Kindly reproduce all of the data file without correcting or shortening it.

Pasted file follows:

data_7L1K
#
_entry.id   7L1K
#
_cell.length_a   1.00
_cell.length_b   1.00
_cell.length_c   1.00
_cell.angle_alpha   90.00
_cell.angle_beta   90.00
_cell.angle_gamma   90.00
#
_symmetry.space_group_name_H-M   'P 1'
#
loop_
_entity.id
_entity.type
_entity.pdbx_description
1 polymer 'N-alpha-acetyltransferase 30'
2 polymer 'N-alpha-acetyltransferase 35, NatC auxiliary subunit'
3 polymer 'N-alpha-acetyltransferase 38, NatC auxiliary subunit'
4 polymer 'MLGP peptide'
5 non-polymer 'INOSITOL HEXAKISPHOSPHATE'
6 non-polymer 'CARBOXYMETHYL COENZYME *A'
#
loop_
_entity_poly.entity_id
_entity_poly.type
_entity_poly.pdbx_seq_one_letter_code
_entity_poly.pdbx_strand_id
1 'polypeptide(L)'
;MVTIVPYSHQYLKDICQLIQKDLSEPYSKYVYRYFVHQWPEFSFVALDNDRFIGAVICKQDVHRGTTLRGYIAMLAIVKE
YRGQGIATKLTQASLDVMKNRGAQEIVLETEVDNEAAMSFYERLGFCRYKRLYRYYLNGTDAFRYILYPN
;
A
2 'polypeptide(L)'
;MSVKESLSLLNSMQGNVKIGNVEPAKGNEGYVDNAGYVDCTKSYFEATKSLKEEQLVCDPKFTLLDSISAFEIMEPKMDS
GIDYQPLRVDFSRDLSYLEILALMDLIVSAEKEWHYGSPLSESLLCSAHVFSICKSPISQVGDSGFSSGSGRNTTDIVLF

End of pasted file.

data_7L1K
#
_entry.id   7L1K
#
_cell.length_a   1.00
_cell.length_b   1.00
_cell.length_c   1.00
_cell.angle_alpha   90.00
_cell.angle_beta   90.00
_cell.angle_gamma   90.00
#
_symmetry.space_group_name_H-M   'P 1'
#
loop_
_entity.id
_entity.type
_entity.pdbx_description
1 polymer 'N-alpha-acetyltransferase 30'
2 polymer 'N-alpha-acetyltransferase 35, NatC auxiliary subunit'
3 polymer 'N-alpha-acetyltransferase 38, NatC auxiliary subunit'
4 polymer 'MLGP peptide'
5 non-polymer 'INOSITOL HEXAKISPHOSPHATE'
6 non-polymer 'CARBOXYMETHYL COENZYME *A'
#
loop_
_entity_poly.entity_id
_entity_poly.type
_entity_poly.pdbx_seq_one_letter_code
_entity_poly.pdbx_strand_id
1 'polypeptide(L)'
;MVTIVPYSHQYLKDICQLIQKDLSEPYSKYVYRYFVHQWPEFSFVALDNDRFIGAVICKQDVHRGTTLRGYIAMLAIVKE
YRGQGIATKLTQASLDVMKNRGAQEIVLETEVDNEAAMSFYERLGFCRYKRLYRYYLNGTDAFRYILYPN
;
A
2 'polypeptide(L)'
;MSVKESLSLLNSMQGNVKIGNVEPAKGNEGYVDNAGYVDCTKSYFEATKSLKEEQLVCDPKFTLLDSISAFEIMEPKMDS
GIDYQPLRVDFSRDLSYLEILALMDLIVSAEKEWHYGSPLSESLLCSAHVFSICKSPISQVGDSGFSSGSGRNTTDIVLF